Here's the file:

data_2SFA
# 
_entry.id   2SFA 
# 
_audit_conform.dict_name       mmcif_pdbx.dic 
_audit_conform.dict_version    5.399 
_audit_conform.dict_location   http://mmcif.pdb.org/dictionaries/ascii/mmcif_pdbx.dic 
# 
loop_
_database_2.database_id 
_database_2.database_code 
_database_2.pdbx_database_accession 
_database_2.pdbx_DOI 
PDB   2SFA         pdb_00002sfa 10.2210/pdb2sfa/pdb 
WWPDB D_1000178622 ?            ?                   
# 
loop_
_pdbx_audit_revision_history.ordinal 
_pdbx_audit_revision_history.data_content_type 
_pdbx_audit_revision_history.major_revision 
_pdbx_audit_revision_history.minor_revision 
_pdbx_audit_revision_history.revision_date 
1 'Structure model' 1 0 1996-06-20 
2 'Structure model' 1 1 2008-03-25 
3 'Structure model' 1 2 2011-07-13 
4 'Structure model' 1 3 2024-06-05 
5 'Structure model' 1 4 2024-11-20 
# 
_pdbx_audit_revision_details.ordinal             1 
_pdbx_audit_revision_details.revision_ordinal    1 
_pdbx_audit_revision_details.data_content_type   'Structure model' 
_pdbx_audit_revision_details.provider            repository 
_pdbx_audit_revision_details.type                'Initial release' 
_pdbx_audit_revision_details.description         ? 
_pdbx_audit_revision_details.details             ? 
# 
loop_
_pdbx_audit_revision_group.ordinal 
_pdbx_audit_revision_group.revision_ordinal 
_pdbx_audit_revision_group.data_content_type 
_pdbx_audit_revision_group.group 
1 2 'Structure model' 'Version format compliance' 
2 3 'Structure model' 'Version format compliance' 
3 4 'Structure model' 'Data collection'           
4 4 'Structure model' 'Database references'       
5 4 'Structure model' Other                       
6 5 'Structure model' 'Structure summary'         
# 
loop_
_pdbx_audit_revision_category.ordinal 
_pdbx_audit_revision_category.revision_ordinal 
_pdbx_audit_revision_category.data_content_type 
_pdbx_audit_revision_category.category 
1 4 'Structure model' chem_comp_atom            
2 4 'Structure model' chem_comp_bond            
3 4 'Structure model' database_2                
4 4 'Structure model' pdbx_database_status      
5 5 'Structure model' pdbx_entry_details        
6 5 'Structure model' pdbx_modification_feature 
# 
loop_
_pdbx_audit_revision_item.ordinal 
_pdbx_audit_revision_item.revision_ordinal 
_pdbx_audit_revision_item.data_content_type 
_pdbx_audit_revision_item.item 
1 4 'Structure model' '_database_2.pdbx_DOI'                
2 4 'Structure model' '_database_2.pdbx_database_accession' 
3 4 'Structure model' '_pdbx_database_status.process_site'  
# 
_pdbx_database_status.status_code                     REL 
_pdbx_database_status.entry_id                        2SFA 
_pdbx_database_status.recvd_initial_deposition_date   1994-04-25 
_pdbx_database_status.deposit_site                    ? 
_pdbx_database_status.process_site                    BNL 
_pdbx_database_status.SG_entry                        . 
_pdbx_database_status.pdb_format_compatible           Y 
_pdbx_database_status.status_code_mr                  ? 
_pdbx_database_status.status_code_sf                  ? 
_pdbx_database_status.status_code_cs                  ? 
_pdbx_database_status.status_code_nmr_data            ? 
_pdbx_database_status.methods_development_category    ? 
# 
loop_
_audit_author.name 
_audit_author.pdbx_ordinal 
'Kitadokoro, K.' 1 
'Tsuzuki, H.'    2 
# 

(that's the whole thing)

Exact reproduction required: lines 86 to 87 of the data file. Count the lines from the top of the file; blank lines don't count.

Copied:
'Kitadokoro, K.' 1 
'Tsuzuki, H.'    2 